After attending the InterAction Council meeting in China and speaking on the local St Vincent and the Grenadines (SVG) radio Boom FM, on Wednesday October 10, 2018, it is reported that former prime minister of SVG, Sir James Mitchell, told his host that our government and its existing prime minister, has “no moral position” on Venezuela, and is only pursuing financial consideration. No moral position one may ask? Why so?
Morality in conduct surely should be a given! In this case morality could be expressed as a particular system of values and principles of conduct by our government and its prime minister, in relation to our dealings with Venezuela and the unfolding humanitarian crisis there. If reported correctly, according to Sir James Mitchell, our government and its existing prime minister are shamefully without principles in that arena. A very sad indictment indeed!
Morality could also be said to be having principles concerning the distinction between right and wrong, or good and bad behaviour. For Sir James, there is none in operation with us here in SVG and, if our government and prime minister are found to be wanting on such important issues as the Venezuelan humanitarian crisis, we may well then ask ourselves, what other areas in public life are they also to be found wanting?
Christians say that the human desire for morality and moral behaviour is a disposition that was given by God and is as much a part of our DNA and makeup as our blood itself, while others argue “no God!” They say just each to his own. That what may be seen as good to some, cannot be imposed on others. Morality they argue is purely a Christian imposition on us, but is that so? Are we truly just naked animals with no principles whatsoever?
The German philosopher Friedrich Nietzsche, born October 15, 1844, who became the youngest ever to hold the chair of classical philology at the University of Basel in 1869 at the age of just 24, published work on genealogical critique of religion and Christian morality.
His work has had much influence on western thought throughout the recent past. In 1882, this renowned German philosopher, in a published collection titled The Joyful Pursuit of Knowledge and Understanding, used a phrase, now well used by many, that is, “God is dead”.
Prominent elements of Nietzsche’s published philosophy included his radical critique of truth in favour of perspectivism; genealogical critique of religion and Christian morality and related theory of master-slave morality. During his later life and until his death, Nietzsche suffered from much mental problems yet his position on morality has had far reaching consequences.
Nietzsche used the phrase “God is dead” in a figurative sense, that is he used it to express the idea that the Enlightenment had for sure killed off the possibility of any further belief in God or that any gods ever having existed at all.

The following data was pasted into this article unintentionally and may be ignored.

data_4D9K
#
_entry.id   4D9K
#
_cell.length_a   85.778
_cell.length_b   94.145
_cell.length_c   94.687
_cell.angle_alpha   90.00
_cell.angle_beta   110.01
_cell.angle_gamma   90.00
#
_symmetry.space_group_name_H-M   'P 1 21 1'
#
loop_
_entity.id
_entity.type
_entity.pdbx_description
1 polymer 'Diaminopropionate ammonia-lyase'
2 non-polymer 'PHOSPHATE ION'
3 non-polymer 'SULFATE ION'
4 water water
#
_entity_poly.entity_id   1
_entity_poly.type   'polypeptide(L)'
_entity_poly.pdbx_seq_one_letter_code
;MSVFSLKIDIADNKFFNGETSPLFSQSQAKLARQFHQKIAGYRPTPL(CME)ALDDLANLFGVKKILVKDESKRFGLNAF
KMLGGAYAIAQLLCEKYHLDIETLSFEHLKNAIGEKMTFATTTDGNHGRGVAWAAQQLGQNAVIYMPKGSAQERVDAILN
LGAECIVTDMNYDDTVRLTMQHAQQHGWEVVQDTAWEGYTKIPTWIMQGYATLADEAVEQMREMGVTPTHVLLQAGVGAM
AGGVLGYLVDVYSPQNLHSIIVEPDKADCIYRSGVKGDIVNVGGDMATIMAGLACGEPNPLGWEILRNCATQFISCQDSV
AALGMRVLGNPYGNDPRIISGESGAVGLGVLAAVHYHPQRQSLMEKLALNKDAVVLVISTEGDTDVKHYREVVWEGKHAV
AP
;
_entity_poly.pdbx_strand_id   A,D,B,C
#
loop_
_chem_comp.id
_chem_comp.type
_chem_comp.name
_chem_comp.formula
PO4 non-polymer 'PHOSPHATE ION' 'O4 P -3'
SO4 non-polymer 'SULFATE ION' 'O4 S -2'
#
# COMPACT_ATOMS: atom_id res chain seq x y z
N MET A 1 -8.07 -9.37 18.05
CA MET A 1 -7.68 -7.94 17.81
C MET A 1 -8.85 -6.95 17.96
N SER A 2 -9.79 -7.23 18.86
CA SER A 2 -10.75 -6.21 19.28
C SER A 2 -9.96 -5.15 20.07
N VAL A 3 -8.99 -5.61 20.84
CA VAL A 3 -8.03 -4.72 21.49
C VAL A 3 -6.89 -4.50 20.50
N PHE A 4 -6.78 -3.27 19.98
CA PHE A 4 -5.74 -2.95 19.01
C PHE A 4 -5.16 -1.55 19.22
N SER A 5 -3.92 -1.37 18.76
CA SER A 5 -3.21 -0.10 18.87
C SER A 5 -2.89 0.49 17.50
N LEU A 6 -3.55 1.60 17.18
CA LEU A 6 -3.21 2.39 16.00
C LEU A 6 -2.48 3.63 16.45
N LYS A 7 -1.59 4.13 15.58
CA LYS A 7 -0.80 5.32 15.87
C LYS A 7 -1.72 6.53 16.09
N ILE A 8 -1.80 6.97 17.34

Nietzsche may have gleaned this idea from his fellow German philosopher Friedrich Hegel. Born August 27, 1770, Friedrich Hegel, also a renowned philosopher like Friedrich Nietzsche, he was a favourite of the German Nazi Party.
The German Nazi Party, like all national socialists, Marxists and Stalinists, had much difficulty with the idea of God and morality. National socialists, Marxists and Stalinists have much difficulty in determining the extent to which an action is right or wrong, since to them, there is no God.
Karl Marx’s celebrated dictum, “religion is the opium of the people”, was championed by all know Marxist/Stalinist states that came into being, particularly by the Soviets, the Maoists and in Albania. Karl Marx’s wrote his famous statement in 1843 in the introduction to a book of philosophical criticism. He published it the following year, in a radical journal with a print run of 1,000. In the 1930s, when all things Marxist were in vogue, the maxim entered the popular lexicon and gained even more popularity. Perhaps the three greatest exponents using the maxim were the Albania, China and the Soviets. In Albania, atheism was proudly proclaimed by the state in 1967.
Nearing the end of World War II in 1944, the Labour Party of Albania officially proclaimed the People’s Republic of Albania and immediately set about making religious reforms in that country. Religious freedoms were severely curtailed during the rule of the communist regime, with all forms of worship being outlawed. Large swaths of property owned by religious groups were nationalized, along with the estates of monasteries and dioceses. Many believers, along with the resident scholars and many priests, were arrested and executed.
Churches were spared and many were converted into cultural centres. In 1949, a new decree on religious communities required that all their activities be sanctioned by the state alone, as is the case in today’s China. In 1967, after hundreds of mosques and dozens of Islamic libraries, containing priceless manuscripts, were destroyed, Enver Hoxha, the state’s leader, proclaimed Albania as the “world’s first atheist state”.
Human depravity appeared to sink to new lows as Marxists, Stalinists, Maoists, Nazis, communists, socialists and national socialists, following the doctrine of Friedrich Nietzsche, Friedrich Hegel and Karl Marx, all appeared to have a problem with religion and morality. Our government therefore appears to be no exception.